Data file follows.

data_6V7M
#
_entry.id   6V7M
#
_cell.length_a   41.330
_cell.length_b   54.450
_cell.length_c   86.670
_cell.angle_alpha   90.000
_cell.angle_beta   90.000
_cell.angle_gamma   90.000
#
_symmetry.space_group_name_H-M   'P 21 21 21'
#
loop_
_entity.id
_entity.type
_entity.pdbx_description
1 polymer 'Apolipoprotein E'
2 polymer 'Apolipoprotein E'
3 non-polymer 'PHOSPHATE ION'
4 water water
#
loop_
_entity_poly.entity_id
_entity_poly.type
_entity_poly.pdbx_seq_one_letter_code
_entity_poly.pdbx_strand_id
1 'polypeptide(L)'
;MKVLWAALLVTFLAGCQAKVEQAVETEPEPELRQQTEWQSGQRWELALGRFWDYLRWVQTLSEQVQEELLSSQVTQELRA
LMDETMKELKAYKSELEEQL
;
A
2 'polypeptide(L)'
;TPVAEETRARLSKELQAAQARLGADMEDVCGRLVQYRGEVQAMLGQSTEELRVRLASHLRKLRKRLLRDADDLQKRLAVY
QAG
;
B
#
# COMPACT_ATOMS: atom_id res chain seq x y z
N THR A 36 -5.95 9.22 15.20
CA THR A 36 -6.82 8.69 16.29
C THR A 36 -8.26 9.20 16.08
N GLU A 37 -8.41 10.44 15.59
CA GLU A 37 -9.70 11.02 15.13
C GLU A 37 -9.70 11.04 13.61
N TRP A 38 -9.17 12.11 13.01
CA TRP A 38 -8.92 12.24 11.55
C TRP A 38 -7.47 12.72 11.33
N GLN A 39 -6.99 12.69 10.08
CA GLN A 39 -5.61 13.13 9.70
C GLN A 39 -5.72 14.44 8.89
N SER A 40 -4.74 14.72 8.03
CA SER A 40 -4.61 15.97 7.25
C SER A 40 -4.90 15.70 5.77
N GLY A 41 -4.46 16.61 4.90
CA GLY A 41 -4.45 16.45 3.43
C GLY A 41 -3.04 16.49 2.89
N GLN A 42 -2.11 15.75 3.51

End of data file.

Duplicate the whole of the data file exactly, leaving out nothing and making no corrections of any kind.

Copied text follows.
data_6V7M
#
_entry.id   6V7M
#
_cell.length_a   41.330
_cell.length_b   54.450
_cell.length_c   86.670
_cell.angle_alpha   90.000
_cell.angle_beta   90.000
_cell.angle_gamma   90.000
#
_symmetry.space_group_name_H-M   'P 21 21 21'
#
loop_
_entity.id
_entity.type
_entity.pdbx_description
1 polymer 'Apolipoprotein E'
2 polymer 'Apolipoprotein E'
3 non-polymer 'PHOSPHATE ION'
4 water water
#
loop_
_entity_poly.entity_id
_entity_poly.type
_entity_poly.pdbx_seq_one_letter_code
_entity_poly.pdbx_strand_id
1 'polypeptide(L)'
;MKVLWAALLVTFLAGCQAKVEQAVETEPEPELRQQTEWQSGQRWELALGRFWDYLRWVQTLSEQVQEELLSSQVTQELRA
LMDETMKELKAYKSELEEQL
;
A
2 'polypeptide(L)'
;TPVAEETRARLSKELQAAQARLGADMEDVCGRLVQYRGEVQAMLGQSTEELRVRLASHLRKLRKRLLRDADDLQKRLAVY
QAG
;
B
#
# COMPACT_ATOMS: atom_id res chain seq x y z
N THR A 36 -5.95 9.22 15.20
CA THR A 36 -6.82 8.69 16.29
C THR A 36 -8.26 9.20 16.08
N GLU A 37 -8.41 10.44 15.59
CA GLU A 37 -9.70 11.02 15.13
C GLU A 37 -9.70 11.04 13.61
N TRP A 38 -9.17 12.11 13.01
CA TRP A 38 -8.92 12.24 11.55
C TRP A 38 -7.47 12.72 11.33
N GLN A 39 -6.99 12.69 10.08
CA GLN A 39 -5.61 13.13 9.70
C GLN A 39 -5.72 14.44 8.89
N SER A 40 -4.74 14.72 8.03
CA SER A 40 -4.61 15.97 7.25
C SER A 40 -4.90 15.70 5.77
N GLY A 41 -4.46 16.61 4.90
CA GLY A 41 -4.45 16.45 3.43
C GLY A 41 -3.04 16.49 2.89
N GLN A 42 -2.11 15.75 3.51